National Grid has revealed a roadmap for the reform of frequency response and reserve services.
The document sets out how the system operator intends to rationalise, simplify and improve the services in response to feedback from its System Needs and Product Strategy consultation held over the summer.
As part of the rationalisation process, National Grid is ending the procurement of eight frequency response and reserve products over the last quarter of 2017. They include Firm Frequency Response (FFR) Bridging, Frequency Control by Demand Management, Enhanced Frequency Response, Short Term Operating Reserve (STOR) Runway and Enhanced Optional STOR.
By the end of March, the company plans to simplify frequency response services to make them easier to access by providing more information in post-tender reports and greater guidance on the assessment process. Contract terms and durations and daily windows for availability will also be standardised to provide greater transparency.
National Grid will additionally review exclusivity clauses to help enable revenue stacking plans. It intends to publish recommendations for changes by the end of September.
The system operator believes FFR services could be improved through closer to real-time procurement and the replacement of tenders with auctions. It will trial a week-ahead auction next year and will apply the lessons from the trial to the reserve market, for which it is also considering auctions.
To simplify reserve services, standard contract terms will be reviewed to make them shorter and less ambiguous, with proposals being put forward at the end of September. Just as with frequency response, exclusivity clauses will be put under the spotlight to facilitate revenue stacking.
The second quarter of 2018 will see contract terms for Fast Reserve standardised and STOR products divided into two classes according to ramp-up times. National Grid will then launch a new web-based platform for ancillary services over the summer, initially supporting the Fast Reserve market before being rolled out to the STOR market later in the year.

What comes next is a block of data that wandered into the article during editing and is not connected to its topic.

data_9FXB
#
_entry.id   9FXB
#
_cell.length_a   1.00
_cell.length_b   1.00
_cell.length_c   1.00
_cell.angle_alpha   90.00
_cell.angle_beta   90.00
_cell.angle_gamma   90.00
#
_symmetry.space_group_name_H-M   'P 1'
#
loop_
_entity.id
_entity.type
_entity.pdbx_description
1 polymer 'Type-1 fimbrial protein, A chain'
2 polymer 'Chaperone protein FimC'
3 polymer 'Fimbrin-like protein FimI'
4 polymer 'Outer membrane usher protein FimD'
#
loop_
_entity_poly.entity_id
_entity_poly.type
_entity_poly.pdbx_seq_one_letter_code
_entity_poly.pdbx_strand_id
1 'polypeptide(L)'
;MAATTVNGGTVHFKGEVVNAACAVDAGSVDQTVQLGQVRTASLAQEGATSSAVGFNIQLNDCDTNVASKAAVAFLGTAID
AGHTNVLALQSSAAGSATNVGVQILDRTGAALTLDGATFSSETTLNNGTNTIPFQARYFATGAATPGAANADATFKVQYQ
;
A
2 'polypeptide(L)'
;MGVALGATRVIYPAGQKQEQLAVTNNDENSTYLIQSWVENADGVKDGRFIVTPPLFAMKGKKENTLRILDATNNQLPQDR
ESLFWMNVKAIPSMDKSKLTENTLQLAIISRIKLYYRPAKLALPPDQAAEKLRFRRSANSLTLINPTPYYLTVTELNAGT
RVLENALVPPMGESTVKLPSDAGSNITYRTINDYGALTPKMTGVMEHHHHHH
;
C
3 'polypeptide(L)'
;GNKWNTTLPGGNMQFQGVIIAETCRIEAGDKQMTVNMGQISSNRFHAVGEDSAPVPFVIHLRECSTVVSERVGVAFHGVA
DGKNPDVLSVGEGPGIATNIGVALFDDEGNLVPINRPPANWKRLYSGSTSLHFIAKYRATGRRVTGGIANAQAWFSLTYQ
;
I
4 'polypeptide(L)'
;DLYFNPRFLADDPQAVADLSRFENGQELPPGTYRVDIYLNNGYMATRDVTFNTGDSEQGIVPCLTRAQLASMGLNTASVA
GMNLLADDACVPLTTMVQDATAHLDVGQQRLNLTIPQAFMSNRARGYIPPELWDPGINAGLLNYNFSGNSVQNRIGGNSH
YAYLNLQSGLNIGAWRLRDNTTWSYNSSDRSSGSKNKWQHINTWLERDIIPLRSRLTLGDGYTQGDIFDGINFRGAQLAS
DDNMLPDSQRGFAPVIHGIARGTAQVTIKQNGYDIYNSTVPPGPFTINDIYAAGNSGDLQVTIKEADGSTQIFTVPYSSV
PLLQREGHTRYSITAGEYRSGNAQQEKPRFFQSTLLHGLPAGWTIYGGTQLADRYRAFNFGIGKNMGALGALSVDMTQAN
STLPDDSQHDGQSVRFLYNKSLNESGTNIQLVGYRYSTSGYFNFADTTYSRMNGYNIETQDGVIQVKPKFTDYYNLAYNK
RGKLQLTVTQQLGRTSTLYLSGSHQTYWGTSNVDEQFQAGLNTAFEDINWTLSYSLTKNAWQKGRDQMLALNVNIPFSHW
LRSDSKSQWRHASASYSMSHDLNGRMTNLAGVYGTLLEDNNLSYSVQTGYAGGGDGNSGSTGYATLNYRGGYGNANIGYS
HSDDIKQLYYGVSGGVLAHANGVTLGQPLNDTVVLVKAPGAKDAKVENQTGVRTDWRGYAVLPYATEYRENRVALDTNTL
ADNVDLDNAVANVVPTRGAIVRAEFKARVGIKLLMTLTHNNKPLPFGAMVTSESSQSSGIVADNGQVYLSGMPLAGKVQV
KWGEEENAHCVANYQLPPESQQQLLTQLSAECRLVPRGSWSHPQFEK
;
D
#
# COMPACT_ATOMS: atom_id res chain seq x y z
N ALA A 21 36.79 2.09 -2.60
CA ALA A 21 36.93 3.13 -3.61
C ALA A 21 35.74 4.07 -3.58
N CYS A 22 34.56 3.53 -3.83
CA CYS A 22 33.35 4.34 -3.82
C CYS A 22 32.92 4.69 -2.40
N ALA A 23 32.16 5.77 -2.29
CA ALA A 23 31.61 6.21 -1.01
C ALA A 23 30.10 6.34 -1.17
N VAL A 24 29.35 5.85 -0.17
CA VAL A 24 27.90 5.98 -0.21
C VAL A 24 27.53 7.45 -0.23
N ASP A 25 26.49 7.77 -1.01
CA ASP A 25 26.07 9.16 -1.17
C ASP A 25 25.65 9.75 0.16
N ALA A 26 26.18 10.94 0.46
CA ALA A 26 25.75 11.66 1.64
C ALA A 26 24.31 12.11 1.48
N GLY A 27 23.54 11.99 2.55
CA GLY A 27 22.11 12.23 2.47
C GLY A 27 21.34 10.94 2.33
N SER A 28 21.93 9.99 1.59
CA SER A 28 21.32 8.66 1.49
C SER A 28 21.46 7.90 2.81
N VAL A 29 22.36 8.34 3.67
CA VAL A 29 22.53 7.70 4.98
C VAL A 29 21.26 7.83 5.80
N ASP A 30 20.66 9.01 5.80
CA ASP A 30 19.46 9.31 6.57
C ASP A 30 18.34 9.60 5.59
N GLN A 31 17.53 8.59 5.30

New testing, compliance and monitoring policies for both frequency response and reserve services will be published during the third quarter.
Explaining the revamp in a blog on National Grid’s website, head of commercial electricity Cathy McClay wrote: “The changes we are making to our balancing services products will help to increase competition in markets.
“We also believe that by simplifying the procurement process we will attract new players who might have found the barriers to entry too high until now.”
Open Energi commercial manager Sebastian Blake, said: “Open Energi welcome National Grid’s Product Roadmap which clarifies expected changes to frequency response procurement in 2018.
“We are pleased to see National Grid’s commitment to reviewing testing requirements and the move to more real-time procurement which should enable greater participation from distributed technologies.”
He continued: “The introduction of a week-ahead auction is a step in the right direction and we would stress the importance of moving to a day-ahead auction as quickly as possible, a stated aim.
“Given real-time frequency response procurement is a market currently only open to large generation this is essential to create a level playing field.”
National Grid will publish a similar roadmap for the reform of reactive power and black start services in the first quarter of 2018.